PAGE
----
Zbyszko Double Crosses Trio
Rarely does one fundamentally alter their profession but Stanislaus Zbyszko did just that on April 15, 1925 in Philadelphia, Pennsylvania. Zbyszko defeated Wayne Munn in one of the last shoot (not staged) professional wrestling matches in the United States. It was a shoot or legitimate match because Zbyszko double crossed the “Goldust Trio” wrestling promotion and beat Munn for the title.
“Big” Wayne Munn was a star football player at the University of Nebraska, where his 260 pound frame was unusual prior to the steroid era. Wrestling promoters James “Toots” Mondt and Billy Sandow, along with the World Heavyweight Wrestling Champion Ed “Strangler” Lewis, saw money in the big athlete despite his lack of wrestling ability.
Billed as a 6’06” giant, the Trio carefully matched him with a bunch of less skilled wrestlers, where Munn would use his size and strength to “defeat” the men. A typical move would see Munn pick up a wrestler, hold him across the front of his torso and then drop the man to the floor with Munn on top of him. Munn’s size would “crush” the man, who would be easily pinned.
In January 1925, Ed “Strangler” Lewis dropped the title to Munn. However, many wrestling commentators suspected funny business. Munn defeating the great Lewis after less than a year wrestling struck many observers as unlikely, if not impossible.
The Trio then refused to match Munn with any known legitimate wrestlers like Joe Stetcher arousing further suspicion. The Trio made one exception to the legitimate wrestler ban. 46-year-old Stanislaus Zbyszko, “the Old Man of Wrestling” who was billed as 50-years-old, dropped an early title try to Munn in February 1925.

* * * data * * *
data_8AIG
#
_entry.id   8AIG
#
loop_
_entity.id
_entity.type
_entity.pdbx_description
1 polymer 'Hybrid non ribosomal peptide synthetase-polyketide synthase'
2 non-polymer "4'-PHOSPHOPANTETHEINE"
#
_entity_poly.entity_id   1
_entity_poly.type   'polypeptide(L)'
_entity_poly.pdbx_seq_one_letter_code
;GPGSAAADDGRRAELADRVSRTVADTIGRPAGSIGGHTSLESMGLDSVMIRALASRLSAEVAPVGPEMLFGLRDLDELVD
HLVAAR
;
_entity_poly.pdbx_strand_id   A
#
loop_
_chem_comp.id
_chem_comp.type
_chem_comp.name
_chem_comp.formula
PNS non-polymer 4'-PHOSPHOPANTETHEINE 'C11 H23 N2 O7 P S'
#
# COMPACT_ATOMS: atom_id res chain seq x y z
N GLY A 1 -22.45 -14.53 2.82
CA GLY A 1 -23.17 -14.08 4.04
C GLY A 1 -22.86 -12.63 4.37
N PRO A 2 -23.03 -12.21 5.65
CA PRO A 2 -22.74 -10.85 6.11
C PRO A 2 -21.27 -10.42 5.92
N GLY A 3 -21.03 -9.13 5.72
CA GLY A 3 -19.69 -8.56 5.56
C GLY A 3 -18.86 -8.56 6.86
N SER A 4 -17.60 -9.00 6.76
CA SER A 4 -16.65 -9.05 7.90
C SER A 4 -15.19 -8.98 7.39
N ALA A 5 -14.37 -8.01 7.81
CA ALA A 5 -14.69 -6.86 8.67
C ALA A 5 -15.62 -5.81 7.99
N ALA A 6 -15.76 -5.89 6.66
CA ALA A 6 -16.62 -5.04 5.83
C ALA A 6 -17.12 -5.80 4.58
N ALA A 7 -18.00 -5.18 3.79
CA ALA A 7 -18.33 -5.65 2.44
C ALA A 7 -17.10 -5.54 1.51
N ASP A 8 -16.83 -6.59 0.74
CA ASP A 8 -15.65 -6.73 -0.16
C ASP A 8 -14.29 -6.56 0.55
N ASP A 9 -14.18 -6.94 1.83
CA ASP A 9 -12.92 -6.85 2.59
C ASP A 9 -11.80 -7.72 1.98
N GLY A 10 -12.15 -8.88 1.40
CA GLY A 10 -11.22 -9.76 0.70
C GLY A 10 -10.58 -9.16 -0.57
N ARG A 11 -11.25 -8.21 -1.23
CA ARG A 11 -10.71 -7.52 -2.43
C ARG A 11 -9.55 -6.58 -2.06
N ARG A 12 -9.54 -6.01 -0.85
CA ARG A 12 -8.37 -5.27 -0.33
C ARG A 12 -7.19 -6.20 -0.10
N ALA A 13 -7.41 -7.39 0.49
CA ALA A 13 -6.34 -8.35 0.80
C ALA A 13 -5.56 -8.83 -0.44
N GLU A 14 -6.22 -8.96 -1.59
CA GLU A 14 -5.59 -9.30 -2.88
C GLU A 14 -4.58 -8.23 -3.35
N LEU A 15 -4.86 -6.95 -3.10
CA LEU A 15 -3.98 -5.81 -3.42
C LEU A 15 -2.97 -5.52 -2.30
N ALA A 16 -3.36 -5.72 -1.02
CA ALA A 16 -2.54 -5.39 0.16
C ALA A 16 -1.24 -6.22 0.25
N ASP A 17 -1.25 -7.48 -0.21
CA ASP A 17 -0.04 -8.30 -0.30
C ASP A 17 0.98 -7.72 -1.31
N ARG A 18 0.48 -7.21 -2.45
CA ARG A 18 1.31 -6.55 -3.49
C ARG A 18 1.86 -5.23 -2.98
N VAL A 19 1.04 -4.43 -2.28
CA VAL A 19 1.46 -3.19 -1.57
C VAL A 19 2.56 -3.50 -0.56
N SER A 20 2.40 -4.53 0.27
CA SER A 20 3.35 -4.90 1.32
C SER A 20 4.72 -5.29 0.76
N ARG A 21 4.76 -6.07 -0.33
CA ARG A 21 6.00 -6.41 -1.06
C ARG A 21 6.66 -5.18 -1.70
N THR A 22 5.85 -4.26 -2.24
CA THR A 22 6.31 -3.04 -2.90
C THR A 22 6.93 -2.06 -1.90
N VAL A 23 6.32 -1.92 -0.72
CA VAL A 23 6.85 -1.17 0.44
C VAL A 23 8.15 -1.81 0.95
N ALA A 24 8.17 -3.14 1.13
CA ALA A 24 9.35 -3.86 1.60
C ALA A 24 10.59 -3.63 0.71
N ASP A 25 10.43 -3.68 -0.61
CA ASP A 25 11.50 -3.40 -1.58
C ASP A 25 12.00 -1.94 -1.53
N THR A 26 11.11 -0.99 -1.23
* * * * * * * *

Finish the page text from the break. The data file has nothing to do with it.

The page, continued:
Aware of the public doubts about Munn’s legitimacy, the Trio scheduled a second match between Zbyszko and Munn. Despite Zbyszko’s advanced age, he held the World Heavyweight Championship for about 18 months in 1921 and 1922. In his youth, “Zibby” was one of the few legitimate challenges to Frank Gotch’s World Title.
Facing the end of his career and desiring another good pay-day, Zbyszko did something the Trio never expected. Approached by Lewis’ enemy Joe Stetcher, Zbyszko made a deal with Stetcher to double cross Munn and beat him in the ring.
While Munn defeated Zbyszko in less than 30 minutes in February, Zbyszko dominated Munn in the rematch. Munn must have realized his predicament, when he attempted a hold, which Zbyszko easily shook off.
Eight minutes into the match, Zbyszko picked up the 40 pounds heavier Munn and slammed him to the mat. Zbyszko used a forearm and English half hold to score the first fall. The referee, who was in on the planned outcome, was as shocked as Munn.
Munn returned to the dressing room for the break but Zbyszko remained in the ring. At the start of the second fall, Zbyszko again slammed Munn. Zbyszko worked Munn over on the ground before pinning Munn with a forearm and hammer lock. After less than 14 minutes, Munn was no longer World Heavyweight Wrestling Champion.
St. Louis promoter Tom Packs quickly matched Zbyszko and Stetcher for World Heavyweight Wrestling Championship, which Zbyszko dropped to Stetcher. Munn remained the Michigan-Illinois World Champion, which he dropped to Ed “Strangler” Lewis.
Stetcher and Lewis, who genuinely detested each other, eventually made peace. Stetcher dropped his belt back to Lewis, which reunified the title on February 21, 1928. By this time Zbyszko was retired. He would come out of retirement one more time in 1930 to face long time foe, the Great Ghama.
Wayne Munn never overcame the embarrassment of his defeat to Zbyszko. The Trio tried to say Munn had a fever and tonsilitis to explain his loss to Zbyszko but the wrestling public weren’t buying it. After dropping the title to Lewis, Munn wrestled for a few more months before retiring in 1926.
Due to Zbyszko’s double cross, wrestling promoters would no longer put the title on a performer or unskilled wrestler. Promoters always put the belt on a shooter or legitimate wrestler, who could legitimately win, if an opponent went against the prearranged outcome. Stanislaus Zbyszko changed professional wrestling for almost 60 years.
Sources: The Saint Louis Post-Dispatch, January 13, 1925 p. 20, April 16, 1925, p. 35, and April 20, 1925, p. 21.